Long data series can support predictive analysis. Several approaches for modeling service life of timber structures are summarized by (van Niekerk et al., 2021). Most of those approaches rely on dose-response models, which confront the time-wise integrated deterioration dose with the intrinsic material resistance (Hukka and Viitanen, 1999; Thelandersson and Isaksson, 2013). The “critical dose” is reached when the exposure of the material equals or exceeds its resistance. The exposure dose is determined according to the historical variation of MC and T, identifying all time periods promoting the growth of microorganisms. The exposure dose can be computed using data from sensors monitoring intensity, duration, and frequency of pertinent climate events.

Most available dose-response models have been developed and validated only for some selected wood species (Thelandersson et al., 2011). Considering that the mass timber industry expands geographically and explores local resources (Ahmed and Arocho, 2020), there is a need to calibrate prediction models for more species and different mass timber products (Anderson et al., 2021). This high variability suggests the need of an iterative, systematic, and incremental approach to improve detection and prediction tools and make them applicable to different scenarios, building types and mass timber products.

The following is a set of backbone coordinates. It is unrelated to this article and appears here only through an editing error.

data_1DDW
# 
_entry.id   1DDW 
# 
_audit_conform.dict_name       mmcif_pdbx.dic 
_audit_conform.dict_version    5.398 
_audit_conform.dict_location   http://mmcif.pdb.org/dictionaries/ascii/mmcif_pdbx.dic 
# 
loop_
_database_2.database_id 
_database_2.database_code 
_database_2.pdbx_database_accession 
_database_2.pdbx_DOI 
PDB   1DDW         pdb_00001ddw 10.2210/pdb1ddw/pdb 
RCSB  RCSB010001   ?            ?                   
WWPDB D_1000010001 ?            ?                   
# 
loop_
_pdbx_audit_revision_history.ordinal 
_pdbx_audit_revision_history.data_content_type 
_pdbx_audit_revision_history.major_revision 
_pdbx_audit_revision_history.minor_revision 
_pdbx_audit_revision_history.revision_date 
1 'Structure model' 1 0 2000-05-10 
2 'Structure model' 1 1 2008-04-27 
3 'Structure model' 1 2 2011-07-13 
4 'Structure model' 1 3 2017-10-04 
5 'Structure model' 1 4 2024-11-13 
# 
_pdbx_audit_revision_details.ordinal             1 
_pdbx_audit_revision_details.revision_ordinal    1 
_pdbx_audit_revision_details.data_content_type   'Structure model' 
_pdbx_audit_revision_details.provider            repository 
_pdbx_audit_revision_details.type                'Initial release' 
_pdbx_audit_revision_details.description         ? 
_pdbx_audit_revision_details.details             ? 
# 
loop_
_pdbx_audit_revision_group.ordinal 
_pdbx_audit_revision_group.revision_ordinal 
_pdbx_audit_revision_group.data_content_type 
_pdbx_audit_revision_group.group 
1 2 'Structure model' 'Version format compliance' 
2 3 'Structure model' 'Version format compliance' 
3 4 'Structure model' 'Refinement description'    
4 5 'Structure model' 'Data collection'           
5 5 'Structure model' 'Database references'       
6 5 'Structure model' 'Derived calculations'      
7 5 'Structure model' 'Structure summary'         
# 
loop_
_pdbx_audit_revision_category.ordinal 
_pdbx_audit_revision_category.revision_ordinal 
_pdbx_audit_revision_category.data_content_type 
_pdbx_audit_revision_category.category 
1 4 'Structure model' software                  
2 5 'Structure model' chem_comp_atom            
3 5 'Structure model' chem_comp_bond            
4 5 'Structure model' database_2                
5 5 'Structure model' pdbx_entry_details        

2 Avatar-Assisted Hygrothermal Monitoring and Assessment of Timber Structures

2.1 Multi-Level Decentralized Networks for SHM

This section provides a definition of the avatar concept, and a description of the communication framework to support SHM data integration and enhance data analysis and data mining tasks. Avatars are software entities that provide a virtual abstraction to extend sensors on the Web and support the digital representation of buildings and their elements (Mrissa et al., 2015). They support proactive behavior and prediction of building conditions thanks to reasoning or machine learning mechanisms, better interoperability through data enrichment with semantic annotations and the use of Web languages and protocols, such as REST architectural style (Fielding, 2000), HTTP protocol (Fielding, 2014), and JSON/XML data format (Bray, 2014). Thus, they provide a digital twin implementation (Mi et al., 2021), in a way similar to the servient defined by the W3C (Kovatsch et al., 2020).